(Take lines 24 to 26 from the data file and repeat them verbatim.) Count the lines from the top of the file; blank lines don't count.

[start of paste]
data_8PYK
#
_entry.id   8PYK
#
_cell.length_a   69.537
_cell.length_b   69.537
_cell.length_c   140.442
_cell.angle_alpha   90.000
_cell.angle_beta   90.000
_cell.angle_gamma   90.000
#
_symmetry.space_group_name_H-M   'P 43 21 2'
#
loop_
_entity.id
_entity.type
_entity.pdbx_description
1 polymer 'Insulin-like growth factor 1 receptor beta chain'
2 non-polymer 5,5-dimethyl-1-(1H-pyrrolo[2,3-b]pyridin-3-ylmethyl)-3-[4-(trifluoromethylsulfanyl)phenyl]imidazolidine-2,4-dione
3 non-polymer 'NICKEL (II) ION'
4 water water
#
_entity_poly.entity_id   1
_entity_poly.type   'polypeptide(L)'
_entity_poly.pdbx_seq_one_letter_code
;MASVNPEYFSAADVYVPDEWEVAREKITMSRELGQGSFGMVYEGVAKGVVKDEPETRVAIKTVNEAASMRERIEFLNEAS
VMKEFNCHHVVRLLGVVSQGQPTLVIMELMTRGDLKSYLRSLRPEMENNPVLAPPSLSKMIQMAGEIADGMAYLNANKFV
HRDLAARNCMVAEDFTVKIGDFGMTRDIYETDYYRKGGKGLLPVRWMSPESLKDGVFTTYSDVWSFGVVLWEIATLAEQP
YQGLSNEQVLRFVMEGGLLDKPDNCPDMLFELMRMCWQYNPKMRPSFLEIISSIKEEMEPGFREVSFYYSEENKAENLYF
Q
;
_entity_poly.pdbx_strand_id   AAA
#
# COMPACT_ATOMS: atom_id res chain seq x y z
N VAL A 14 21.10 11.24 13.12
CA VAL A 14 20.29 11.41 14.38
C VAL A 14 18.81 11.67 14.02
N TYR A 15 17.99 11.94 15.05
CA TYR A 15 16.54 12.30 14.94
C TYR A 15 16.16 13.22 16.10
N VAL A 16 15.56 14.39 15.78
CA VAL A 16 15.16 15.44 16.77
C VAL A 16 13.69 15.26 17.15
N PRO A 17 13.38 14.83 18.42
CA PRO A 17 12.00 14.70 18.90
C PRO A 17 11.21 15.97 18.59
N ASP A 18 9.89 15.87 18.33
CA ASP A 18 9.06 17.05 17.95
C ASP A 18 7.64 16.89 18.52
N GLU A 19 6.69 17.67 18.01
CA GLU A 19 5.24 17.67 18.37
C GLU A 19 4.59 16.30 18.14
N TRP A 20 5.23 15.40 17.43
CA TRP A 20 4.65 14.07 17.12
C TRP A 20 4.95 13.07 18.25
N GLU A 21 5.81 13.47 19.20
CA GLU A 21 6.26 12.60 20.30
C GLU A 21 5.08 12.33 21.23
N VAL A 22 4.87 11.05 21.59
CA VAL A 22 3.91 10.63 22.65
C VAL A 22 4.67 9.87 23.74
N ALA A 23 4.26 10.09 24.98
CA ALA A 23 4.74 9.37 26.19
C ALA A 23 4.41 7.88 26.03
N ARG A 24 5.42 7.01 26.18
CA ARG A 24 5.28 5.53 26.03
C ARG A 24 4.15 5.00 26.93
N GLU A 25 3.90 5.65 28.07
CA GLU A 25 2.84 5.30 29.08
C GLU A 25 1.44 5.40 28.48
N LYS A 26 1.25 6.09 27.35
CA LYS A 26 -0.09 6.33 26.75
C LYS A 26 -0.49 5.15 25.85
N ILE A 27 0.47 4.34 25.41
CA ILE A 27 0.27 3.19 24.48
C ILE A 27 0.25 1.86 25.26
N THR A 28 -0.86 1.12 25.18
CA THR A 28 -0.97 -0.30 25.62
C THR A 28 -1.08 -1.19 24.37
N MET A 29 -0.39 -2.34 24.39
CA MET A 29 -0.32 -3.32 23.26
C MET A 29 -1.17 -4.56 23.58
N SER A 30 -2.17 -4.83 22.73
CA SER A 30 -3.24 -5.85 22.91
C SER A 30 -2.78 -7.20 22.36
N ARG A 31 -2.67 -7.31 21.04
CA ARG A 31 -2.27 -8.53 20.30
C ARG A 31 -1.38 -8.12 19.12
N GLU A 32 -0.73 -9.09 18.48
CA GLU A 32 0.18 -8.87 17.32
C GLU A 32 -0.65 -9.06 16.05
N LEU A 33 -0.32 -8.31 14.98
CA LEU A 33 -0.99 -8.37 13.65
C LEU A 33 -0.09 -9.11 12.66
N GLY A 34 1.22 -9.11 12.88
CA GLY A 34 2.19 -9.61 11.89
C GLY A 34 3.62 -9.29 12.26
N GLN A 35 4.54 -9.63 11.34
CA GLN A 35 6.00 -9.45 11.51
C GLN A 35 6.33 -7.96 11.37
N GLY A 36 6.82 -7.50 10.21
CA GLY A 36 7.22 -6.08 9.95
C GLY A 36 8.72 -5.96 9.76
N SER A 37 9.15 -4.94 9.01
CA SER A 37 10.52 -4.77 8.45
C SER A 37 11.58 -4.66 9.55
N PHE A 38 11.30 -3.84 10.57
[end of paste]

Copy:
_entity_poly.type   'polypeptide(L)'
_entity_poly.pdbx_seq_one_letter_code
;MASVNPEYFSAADVYVPDEWEVAREKITMSRELGQGSFGMVYEGVAKGVVKDEPETRVAIKTVNEAASMRERIEFLNEAS